Facebook reported $8 billion in revenue and a lion share of came from mobile advertising for the quarter ended March 2017. Mobile ad revenue stood at $6.7 billion, growing 58% and represented 85% of the ad revenue. But this will change in mid-2017 as CFO David Wehner said that Facebook has maxed out how many ads in can squeeze into people’s news feeds.

“With regards to revenue, we continue to expect that our ad revenue growth rates will come down meaningfully over the course of 2017,” Wehner said. Advertising revenue is expected to take a further beating the third quarter as Facebook continues to fight ad blockers on desktops.

Wehner added that Facebook has already seen deceleration US and Canadian markets. “We’ve been talking about expecting a deceleration in ad revenue growth, and we saw that play out in the US and Canada modestly,” he added.

Which is why Facebook is now looking aggressively looking to push ads on its other properties and monetize them instead. Notes from the analyst conference call.

Push towards AR

In March, Facebook introduced two new cameras and CEO Mark Zuckerberg said that this was the first step to creating an augmented reality platform. Note that during the F8 conference, the company opened its augmented reality platform to developers. Developers can now employ image recognition technology to create camera effects, designs, code-driven animations, etc.

Zuckerberg said that AR can use object recognition where users can point a camera at an object and get card information and even include a buy button. “So there are lots of different ways that over time this kind of content is going to both augment existing real-world objects and eventually replace them, which I think is going to be an interesting opportunity,” he added.

On monetizing Messenger and WhatsApp

Zuckerberg detailed on how Facebook would be monetizing its Messenger and WhatsApp applications. He said that businesses using the apps organically is crucial. User behaviour will have to change where they will reach out to customer support or for getting news content on Messenger or WhatsApp. “In terms of making money on that, once we have that behaviour, I think there are going to be a number of ways that we can amplify that,” he added.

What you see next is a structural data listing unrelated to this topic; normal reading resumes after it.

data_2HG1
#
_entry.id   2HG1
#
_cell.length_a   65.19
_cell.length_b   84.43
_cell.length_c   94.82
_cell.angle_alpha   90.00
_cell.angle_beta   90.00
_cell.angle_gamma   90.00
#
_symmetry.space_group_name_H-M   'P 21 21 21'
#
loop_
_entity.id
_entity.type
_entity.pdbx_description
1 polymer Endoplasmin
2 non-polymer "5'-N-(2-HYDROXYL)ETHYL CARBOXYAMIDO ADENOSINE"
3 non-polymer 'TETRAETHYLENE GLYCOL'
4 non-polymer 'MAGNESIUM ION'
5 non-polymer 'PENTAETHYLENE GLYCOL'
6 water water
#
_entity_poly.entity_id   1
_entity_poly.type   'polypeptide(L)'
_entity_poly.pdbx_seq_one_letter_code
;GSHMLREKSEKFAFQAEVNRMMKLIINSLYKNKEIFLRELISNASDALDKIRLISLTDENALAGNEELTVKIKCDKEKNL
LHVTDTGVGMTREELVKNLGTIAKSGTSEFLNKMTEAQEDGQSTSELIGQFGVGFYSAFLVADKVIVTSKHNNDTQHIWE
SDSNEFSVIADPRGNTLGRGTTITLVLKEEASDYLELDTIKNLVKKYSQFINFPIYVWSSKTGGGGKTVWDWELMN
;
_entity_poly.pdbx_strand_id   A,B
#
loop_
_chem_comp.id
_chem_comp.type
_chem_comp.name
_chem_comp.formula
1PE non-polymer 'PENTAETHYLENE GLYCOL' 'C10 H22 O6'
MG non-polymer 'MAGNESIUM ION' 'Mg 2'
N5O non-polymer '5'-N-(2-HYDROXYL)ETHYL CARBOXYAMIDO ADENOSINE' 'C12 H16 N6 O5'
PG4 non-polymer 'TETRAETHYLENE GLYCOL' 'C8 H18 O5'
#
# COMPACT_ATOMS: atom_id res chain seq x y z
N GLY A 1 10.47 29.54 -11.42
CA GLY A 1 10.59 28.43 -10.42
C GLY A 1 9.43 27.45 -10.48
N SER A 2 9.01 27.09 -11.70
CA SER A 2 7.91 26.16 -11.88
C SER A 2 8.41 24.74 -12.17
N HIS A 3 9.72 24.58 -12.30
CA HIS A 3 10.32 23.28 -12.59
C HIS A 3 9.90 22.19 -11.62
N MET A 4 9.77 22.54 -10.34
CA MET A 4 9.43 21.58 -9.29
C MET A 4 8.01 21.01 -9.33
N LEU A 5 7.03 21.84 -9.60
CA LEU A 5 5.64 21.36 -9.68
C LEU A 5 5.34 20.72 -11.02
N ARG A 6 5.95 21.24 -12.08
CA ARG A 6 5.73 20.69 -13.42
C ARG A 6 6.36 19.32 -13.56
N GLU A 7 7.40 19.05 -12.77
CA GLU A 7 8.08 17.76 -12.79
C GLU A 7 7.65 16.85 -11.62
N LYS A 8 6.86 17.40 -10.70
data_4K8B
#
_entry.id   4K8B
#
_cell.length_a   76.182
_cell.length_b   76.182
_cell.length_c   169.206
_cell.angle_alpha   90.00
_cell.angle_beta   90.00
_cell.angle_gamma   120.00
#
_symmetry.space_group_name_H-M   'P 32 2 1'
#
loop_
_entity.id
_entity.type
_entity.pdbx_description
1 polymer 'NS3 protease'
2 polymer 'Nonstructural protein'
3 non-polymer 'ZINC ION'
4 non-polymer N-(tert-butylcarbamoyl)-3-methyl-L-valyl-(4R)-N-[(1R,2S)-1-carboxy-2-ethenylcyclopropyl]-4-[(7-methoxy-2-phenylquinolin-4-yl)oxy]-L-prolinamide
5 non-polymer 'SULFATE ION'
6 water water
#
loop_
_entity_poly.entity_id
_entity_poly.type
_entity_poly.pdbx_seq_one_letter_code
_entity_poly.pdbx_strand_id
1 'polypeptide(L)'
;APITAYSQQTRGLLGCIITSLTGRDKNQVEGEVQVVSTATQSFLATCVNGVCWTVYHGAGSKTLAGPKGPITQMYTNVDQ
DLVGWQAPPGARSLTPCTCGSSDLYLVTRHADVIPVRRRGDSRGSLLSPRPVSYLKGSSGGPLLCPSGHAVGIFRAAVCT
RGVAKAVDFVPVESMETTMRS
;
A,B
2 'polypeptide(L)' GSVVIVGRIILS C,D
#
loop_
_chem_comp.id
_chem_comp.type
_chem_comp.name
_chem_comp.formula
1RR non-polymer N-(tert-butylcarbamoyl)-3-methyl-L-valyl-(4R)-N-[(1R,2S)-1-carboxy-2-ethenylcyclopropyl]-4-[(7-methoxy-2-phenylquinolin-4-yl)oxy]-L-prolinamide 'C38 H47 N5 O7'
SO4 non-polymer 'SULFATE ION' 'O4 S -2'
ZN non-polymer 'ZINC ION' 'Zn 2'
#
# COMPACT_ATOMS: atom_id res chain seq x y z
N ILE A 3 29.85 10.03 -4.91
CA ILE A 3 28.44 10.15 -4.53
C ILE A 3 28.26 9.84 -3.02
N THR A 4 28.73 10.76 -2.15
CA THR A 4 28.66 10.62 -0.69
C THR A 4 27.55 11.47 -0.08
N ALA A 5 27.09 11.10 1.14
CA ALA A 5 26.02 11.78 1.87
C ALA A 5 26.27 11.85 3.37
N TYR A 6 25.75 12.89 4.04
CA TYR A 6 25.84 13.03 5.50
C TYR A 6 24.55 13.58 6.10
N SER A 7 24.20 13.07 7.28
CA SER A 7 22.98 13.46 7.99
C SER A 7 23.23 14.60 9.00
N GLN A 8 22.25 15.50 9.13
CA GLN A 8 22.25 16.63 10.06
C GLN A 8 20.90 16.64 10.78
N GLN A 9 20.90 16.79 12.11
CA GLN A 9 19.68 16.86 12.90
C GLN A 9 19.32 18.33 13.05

He added that Facebook has started this process by showing ads on news feeds where users will be able to communicate with the business using Messenger or WhatsApp. Facebook may also start allowing paid content in Messenger to drive engagement and monetization.

Longer format videos

Facebook said that it will be looking at building an ecosystem for long-form video and will be looking to partner with content providers. “In the long run, we expect to see a revenue share model on the platform. And obviously, we’re going to be in an area where we’re sharing revenue with content providers,” CFO David Wehner said.

But in the meantime, longer format videos will start seeing ad breaks and mid-roll ads. Wehner added that ad Breaks will allow Facebook to have a monetization strategy with that longer-form content.

Ad breaks in Instagram Stories

Note Facebook has started to inject ad breaks in Instagram Stories as well. Instagram Stories now has more than 200 million daily active users while WhatsApp Status has more than 175 million daily active users.

Meanwhile, Instagram is also looking at influencer marketing to shore up its ad revenues. “When you think about influencer marketing, we definitely see publishers interested in it, brands interested in it. And so we’ve worked on branded content, the ability to tag a sponsor, share posts, and insights. And the financial arrangement remains between the sponsor and the publisher,” COO Sheryl Sandberg said.

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Financials

– Total revenue was $8 billion, up 49%.

– Ad revenue was $7.9 billion, up 51%.

– Mobile ad revenue was $6.7 billion, up 58%, and represented approximately 85% of ad revenue.

– Payments and other fees revenue were $175 million was down 3%. Other fees revenue is primarily generated from payments related to games played on personal computers.

– Asia-Pacific ad revenue grew at 60% while rest-of-the-world ad revenue grew 66%.

– Europe and North America ad revenue grew at 47%.

– Operating income was $3.3 billion, representing a 41% margin.

– Net profit was $3.1 billion.

Download: Financials | Transcript